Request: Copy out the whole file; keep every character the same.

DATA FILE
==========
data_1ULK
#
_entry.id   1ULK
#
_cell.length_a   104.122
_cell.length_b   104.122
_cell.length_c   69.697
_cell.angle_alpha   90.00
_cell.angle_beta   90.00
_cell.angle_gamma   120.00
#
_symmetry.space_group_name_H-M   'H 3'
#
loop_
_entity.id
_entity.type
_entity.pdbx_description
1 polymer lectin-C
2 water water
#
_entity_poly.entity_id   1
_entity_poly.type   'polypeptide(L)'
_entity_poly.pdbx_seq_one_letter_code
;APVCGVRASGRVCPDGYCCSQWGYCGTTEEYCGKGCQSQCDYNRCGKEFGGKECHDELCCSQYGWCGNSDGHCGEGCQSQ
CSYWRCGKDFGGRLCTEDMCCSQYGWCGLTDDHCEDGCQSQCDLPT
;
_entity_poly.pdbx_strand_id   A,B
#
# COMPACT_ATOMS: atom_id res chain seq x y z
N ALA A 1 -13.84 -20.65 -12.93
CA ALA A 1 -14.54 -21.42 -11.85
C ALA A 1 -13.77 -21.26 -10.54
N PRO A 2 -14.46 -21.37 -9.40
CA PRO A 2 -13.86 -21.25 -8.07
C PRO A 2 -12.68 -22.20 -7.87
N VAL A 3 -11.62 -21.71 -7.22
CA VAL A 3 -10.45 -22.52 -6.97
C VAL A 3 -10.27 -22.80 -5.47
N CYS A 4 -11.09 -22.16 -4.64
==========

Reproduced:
data_1ULK
#
_entry.id   1ULK
#
_cell.length_a   104.122
_cell.length_b   104.122
_cell.length_c   69.697
_cell.angle_alpha   90.00
_cell.angle_beta   90.00
_cell.angle_gamma   120.00
#
_symmetry.space_group_name_H-M   'H 3'
#
loop_
_entity.id
_entity.type
_entity.pdbx_description
1 polymer lectin-C
2 water water
#
_entity_poly.entity_id   1
_entity_poly.type   'polypeptide(L)'
_entity_poly.pdbx_seq_one_letter_code
;APVCGVRASGRVCPDGYCCSQWGYCGTTEEYCGKGCQSQCDYNRCGKEFGGKECHDELCCSQYGWCGNSDGHCGEGCQSQ
CSYWRCGKDFGGRLCTEDMCCSQYGWCGLTDDHCEDGCQSQCDLPT
;
_entity_poly.pdbx_strand_id   A,B
#
# COMPACT_ATOMS: atom_id res chain seq x y z
N ALA A 1 -13.84 -20.65 -12.93
CA ALA A 1 -14.54 -21.42 -11.85
C ALA A 1 -13.77 -21.26 -10.54
N PRO A 2 -14.46 -21.37 -9.40
CA PRO A 2 -13.86 -21.25 -8.07
C PRO A 2 -12.68 -22.20 -7.87
N VAL A 3 -11.62 -21.71 -7.22
CA VAL A 3 -10.45 -22.52 -6.97
C VAL A 3 -10.27 -22.80 -5.47
N CYS A 4 -11.09 -22.16 -4.64